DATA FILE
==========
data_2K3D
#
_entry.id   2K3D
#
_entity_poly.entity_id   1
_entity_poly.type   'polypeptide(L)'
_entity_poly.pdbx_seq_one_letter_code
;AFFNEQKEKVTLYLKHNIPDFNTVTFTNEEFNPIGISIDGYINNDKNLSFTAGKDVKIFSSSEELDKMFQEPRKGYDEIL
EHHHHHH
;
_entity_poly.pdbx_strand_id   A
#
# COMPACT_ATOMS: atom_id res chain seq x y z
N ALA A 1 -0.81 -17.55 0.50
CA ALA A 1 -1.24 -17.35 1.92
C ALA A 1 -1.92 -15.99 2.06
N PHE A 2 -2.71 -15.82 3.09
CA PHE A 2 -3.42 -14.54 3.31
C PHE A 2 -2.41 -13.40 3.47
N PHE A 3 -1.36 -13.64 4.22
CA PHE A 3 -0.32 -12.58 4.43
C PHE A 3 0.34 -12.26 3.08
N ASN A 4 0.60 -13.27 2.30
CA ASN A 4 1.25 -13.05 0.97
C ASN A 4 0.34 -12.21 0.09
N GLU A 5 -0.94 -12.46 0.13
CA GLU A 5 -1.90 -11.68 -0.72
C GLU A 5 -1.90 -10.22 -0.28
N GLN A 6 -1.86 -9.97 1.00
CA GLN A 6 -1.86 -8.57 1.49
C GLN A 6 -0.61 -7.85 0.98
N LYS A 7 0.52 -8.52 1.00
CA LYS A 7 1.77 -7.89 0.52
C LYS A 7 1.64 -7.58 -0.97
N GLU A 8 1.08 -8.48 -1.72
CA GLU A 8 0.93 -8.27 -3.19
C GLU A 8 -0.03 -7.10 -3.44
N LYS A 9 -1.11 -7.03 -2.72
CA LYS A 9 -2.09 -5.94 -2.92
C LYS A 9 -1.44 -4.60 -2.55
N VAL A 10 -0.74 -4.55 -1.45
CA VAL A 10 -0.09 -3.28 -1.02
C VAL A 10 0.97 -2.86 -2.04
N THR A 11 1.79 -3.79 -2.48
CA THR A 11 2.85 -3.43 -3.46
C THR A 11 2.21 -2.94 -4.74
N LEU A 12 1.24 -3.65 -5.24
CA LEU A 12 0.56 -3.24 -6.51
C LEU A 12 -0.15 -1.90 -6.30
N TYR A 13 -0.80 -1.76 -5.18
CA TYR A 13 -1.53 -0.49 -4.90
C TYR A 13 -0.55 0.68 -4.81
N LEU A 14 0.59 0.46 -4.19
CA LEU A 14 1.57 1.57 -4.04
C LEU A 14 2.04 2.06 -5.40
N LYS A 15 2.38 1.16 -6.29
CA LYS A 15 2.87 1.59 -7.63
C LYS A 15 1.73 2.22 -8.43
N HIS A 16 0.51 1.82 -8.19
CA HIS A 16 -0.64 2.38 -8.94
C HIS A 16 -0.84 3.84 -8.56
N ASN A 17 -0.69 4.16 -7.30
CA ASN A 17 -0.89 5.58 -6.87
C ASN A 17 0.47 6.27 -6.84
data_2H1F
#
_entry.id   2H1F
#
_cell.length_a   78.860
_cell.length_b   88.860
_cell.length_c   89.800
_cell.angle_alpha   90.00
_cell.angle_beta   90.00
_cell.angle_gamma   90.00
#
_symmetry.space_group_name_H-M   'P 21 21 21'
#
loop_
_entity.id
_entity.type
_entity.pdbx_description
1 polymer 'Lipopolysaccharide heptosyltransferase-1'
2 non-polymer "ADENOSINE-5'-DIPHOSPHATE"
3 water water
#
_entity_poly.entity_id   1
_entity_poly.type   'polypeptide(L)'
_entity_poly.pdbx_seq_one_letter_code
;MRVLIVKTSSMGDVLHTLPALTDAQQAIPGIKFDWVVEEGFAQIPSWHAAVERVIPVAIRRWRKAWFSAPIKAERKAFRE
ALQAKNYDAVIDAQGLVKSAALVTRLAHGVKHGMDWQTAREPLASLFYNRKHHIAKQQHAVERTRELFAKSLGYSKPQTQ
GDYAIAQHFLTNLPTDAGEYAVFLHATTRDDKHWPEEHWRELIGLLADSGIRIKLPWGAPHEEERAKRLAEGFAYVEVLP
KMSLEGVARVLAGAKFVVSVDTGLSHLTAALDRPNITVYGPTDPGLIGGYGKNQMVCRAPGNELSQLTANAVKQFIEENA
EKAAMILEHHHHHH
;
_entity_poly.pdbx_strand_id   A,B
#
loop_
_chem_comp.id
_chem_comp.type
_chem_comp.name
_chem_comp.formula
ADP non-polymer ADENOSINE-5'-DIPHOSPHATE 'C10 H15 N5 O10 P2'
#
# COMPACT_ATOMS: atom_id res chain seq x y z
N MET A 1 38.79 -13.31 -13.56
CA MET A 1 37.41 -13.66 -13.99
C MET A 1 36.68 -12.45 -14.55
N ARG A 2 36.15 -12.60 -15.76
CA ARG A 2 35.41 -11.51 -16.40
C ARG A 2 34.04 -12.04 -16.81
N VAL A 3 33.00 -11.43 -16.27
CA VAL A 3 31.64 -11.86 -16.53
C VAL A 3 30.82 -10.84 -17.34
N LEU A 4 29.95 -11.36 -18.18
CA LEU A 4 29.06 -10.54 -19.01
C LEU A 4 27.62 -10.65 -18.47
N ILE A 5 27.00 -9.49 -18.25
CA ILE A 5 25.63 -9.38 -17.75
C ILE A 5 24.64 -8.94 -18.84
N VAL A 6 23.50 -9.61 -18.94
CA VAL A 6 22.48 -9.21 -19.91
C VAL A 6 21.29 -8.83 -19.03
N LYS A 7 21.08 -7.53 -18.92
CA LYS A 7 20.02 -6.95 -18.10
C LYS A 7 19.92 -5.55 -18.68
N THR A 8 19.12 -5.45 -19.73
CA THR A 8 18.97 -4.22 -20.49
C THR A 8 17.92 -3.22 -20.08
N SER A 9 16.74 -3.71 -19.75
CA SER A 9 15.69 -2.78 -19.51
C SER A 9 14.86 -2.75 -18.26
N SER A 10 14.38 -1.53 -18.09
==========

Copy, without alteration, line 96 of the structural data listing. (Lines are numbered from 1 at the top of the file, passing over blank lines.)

#